Pages Turning: The Art of St. Louis’s Streets

To the untrained eye, St. Louis may seem like a relatively bland city bogged down by memories of past greatness and a troubled social climate in the present. Upon closer inspection, however, one can see that St. Louis is bursting with communal pride on every street corner, parking lot and spare brick wall. The city is full of beautiful art and graffiti from Cherokee to Page to the riverfront. Some pieces were commissioned by nonprofits, while others grew naturally out of the hearts of citizens. Below you will find but a handful of these art exhibits. Explore them to your heart’s content on the page, and consider paying them a visit when you return.

Jack Connaghan
Commissioned in 2011 by Better Family Life in St. Louis, these portraits by artist Chris Green adorn several abandoned homes along Page Blvd. in north St. Louis. The boards portray famous black activists, athletes and artists, many of whom hail from St. Louis.
Jack Connaghan
This mural of the King of Rock and Roll, Chuck Berry, was actually commissioned by Vintage Vinyl before Berry died on March 18, 2017. When news of his death hit the Loop, the celebratory mural by Topcoat Sign Co. turned into a memorial.
Jack Connaghan
St. Louis is home to many great black artists and athletes, with many of them finding their names on the Wall of Fame in Manchester. This mural fits right at home in The Grove, which features more commissioned street art than almost any other neighborhood in the city.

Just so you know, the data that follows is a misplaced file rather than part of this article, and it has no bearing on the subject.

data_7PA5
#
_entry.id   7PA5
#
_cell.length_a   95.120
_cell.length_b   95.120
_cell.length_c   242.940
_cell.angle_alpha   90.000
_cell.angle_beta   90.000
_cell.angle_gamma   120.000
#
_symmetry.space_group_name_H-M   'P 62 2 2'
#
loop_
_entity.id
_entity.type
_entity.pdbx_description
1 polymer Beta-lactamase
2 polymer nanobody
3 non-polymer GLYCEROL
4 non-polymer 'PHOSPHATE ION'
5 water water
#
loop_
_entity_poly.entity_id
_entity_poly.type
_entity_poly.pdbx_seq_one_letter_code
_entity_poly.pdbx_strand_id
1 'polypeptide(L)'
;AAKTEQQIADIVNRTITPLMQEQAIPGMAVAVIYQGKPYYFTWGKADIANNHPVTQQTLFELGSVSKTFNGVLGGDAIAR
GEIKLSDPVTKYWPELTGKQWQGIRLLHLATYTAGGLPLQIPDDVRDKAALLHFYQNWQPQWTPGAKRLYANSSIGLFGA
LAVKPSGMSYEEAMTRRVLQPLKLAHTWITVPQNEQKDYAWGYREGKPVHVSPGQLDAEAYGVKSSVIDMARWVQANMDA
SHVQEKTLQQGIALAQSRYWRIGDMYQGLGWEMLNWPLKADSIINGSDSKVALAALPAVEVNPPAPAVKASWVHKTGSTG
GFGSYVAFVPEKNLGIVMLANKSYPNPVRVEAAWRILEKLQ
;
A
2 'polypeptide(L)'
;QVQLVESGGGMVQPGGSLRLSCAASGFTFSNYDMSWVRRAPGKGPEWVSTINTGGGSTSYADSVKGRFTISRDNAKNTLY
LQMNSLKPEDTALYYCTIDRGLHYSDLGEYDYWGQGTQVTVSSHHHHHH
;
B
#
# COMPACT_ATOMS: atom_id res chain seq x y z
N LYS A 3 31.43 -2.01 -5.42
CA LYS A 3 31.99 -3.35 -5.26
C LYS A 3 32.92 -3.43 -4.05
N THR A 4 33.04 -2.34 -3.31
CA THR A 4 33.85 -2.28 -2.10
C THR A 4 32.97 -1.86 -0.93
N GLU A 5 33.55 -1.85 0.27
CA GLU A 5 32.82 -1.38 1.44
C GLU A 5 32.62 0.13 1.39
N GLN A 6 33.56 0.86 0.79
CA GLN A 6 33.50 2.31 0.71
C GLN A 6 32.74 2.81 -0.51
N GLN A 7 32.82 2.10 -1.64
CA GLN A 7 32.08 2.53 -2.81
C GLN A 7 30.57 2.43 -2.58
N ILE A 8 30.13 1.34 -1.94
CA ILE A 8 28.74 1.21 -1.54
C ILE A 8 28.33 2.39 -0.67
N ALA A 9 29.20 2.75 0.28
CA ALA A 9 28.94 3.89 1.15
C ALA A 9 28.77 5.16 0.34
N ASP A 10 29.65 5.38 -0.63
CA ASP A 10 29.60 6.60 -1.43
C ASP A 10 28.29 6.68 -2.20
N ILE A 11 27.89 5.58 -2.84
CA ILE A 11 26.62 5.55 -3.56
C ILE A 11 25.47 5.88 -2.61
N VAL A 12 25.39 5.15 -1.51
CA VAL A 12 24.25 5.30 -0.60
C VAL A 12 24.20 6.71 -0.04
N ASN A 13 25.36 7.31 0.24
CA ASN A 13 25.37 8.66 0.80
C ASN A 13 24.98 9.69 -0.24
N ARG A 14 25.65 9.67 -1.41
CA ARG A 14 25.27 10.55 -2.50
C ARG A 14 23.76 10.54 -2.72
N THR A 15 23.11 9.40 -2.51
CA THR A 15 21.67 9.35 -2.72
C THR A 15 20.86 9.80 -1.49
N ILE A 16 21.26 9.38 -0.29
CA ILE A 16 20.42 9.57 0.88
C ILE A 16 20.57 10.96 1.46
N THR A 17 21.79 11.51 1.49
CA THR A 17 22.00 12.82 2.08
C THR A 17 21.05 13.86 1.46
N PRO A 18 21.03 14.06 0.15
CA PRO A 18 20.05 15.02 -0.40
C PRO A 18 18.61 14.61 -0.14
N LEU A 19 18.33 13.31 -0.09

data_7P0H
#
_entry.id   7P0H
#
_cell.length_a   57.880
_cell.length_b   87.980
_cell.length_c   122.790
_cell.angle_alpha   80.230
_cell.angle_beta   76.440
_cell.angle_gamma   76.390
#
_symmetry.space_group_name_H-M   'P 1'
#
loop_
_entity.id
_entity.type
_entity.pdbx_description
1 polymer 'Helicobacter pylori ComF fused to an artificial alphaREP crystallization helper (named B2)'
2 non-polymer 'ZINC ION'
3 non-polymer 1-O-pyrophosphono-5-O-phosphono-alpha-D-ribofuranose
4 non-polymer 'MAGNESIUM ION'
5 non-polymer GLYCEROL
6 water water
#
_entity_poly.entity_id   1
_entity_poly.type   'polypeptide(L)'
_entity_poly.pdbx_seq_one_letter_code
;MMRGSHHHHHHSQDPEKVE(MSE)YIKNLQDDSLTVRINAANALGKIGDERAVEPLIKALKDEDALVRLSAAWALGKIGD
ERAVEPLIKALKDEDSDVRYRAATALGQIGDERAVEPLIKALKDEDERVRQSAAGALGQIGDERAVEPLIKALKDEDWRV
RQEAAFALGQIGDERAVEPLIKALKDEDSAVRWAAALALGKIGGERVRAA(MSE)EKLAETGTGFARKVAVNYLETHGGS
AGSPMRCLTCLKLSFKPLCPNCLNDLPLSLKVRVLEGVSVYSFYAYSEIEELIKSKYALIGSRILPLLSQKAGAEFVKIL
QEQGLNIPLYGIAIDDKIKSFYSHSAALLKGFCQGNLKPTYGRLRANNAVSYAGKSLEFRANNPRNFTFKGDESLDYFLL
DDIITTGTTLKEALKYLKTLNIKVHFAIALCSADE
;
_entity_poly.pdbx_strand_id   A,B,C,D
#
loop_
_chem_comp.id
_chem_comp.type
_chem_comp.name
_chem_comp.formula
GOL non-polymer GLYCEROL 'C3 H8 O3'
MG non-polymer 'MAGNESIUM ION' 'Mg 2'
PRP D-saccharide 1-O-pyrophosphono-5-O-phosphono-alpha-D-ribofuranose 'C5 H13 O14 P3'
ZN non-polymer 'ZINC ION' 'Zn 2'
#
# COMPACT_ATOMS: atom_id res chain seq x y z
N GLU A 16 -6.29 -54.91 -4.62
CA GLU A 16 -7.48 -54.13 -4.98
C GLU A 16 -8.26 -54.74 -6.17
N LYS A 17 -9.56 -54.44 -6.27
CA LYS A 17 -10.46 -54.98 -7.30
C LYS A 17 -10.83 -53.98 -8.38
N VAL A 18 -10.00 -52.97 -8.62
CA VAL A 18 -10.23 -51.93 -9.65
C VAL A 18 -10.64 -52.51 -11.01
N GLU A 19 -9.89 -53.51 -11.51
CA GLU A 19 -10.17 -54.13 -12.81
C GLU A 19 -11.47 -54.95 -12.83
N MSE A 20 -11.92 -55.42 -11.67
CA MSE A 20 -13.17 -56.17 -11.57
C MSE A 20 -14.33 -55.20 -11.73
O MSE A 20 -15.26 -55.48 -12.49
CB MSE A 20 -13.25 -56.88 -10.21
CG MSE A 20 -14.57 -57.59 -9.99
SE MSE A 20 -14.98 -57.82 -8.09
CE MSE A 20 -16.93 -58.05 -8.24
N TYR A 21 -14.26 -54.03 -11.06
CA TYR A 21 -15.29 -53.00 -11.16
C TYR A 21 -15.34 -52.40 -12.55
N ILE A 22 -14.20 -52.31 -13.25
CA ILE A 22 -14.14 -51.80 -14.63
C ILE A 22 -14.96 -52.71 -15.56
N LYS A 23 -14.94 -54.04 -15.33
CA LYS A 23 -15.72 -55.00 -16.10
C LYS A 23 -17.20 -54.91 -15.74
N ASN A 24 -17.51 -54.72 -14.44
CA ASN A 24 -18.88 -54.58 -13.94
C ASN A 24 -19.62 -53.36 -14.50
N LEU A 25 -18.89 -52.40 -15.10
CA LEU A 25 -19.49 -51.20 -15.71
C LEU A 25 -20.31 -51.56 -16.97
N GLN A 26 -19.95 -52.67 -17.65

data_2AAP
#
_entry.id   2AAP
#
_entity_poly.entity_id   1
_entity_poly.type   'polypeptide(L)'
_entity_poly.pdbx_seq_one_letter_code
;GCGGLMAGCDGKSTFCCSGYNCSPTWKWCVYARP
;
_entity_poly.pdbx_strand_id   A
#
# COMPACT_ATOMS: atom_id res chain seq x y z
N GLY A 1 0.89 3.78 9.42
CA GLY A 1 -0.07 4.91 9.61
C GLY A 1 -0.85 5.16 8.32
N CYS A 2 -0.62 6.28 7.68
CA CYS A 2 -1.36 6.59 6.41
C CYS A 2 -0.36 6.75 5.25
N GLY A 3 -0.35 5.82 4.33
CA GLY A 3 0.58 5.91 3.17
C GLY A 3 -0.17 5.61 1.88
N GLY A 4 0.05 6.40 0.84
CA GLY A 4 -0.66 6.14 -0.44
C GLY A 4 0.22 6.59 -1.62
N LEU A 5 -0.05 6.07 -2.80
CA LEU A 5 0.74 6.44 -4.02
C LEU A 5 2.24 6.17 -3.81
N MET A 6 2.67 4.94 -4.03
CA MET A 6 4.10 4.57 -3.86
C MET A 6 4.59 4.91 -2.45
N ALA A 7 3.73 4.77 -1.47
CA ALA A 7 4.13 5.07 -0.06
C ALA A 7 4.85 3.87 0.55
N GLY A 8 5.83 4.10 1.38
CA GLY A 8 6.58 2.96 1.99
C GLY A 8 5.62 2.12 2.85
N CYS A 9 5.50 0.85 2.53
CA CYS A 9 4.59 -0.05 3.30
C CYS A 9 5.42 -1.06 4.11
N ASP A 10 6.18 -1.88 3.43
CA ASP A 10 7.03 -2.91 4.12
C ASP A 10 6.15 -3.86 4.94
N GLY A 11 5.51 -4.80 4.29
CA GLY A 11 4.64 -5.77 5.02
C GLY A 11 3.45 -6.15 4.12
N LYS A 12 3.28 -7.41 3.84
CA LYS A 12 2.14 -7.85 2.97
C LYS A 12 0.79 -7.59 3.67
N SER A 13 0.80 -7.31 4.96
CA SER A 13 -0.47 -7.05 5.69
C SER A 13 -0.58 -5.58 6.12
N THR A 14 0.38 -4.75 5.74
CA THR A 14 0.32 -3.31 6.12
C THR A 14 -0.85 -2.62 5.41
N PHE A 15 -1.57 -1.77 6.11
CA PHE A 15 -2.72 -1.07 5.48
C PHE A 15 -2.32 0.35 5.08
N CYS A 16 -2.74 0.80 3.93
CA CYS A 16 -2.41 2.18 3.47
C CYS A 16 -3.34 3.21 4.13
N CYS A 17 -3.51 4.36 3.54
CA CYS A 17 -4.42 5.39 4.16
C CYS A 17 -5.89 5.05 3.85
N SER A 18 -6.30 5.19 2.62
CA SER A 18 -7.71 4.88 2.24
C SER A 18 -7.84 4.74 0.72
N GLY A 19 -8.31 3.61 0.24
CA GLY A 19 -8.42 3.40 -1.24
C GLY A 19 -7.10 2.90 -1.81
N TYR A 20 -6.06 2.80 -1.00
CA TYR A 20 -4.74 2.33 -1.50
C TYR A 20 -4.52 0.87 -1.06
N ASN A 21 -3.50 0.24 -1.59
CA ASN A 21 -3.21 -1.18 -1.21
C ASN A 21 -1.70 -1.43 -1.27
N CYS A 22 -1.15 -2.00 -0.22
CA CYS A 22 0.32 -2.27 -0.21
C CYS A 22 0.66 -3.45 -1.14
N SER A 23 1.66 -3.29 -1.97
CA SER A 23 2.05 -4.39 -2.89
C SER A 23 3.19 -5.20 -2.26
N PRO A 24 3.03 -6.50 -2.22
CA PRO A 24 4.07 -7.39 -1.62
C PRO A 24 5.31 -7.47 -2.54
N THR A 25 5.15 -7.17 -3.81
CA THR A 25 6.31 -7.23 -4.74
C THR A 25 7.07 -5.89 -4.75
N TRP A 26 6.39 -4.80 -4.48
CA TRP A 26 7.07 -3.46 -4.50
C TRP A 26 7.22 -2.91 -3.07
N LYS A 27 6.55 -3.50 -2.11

Jack Connaghan
A budding St. Louis street art icon, “Merferd” is a half-tree, half-human being who occupies blighted street corners and unmarked billboards throughout the city. Merferd’s creator, Phillip Berwick, uses his cardboard cutouts and graffiti art to cover up street art that he deems unfit for viewing. His art often adorns abandoned buildings like this one on the corner of Gravois and Grand.
Lourdes Hindi
This mural of a gigantic monarch butterfly is dedicated to the city of Carondelet from the First Convent Sisters of St. Joseph.
Lourdes Hindi
In Forest Park, a black and white art wall was painted in order to capture the jazz era of St. Louis.
Lourdes Hindi
Throughout the Delmar Loop are multiple pieces of artwork that showcase people’s creativity. This wall in the Loop demonstrates the beauty of the riverfront.
Lourdes Hindi
Near Tower Grove Park, this mural depicting a stamp shows all the famous features that the city of St. Louis has to offer.

 

 

 

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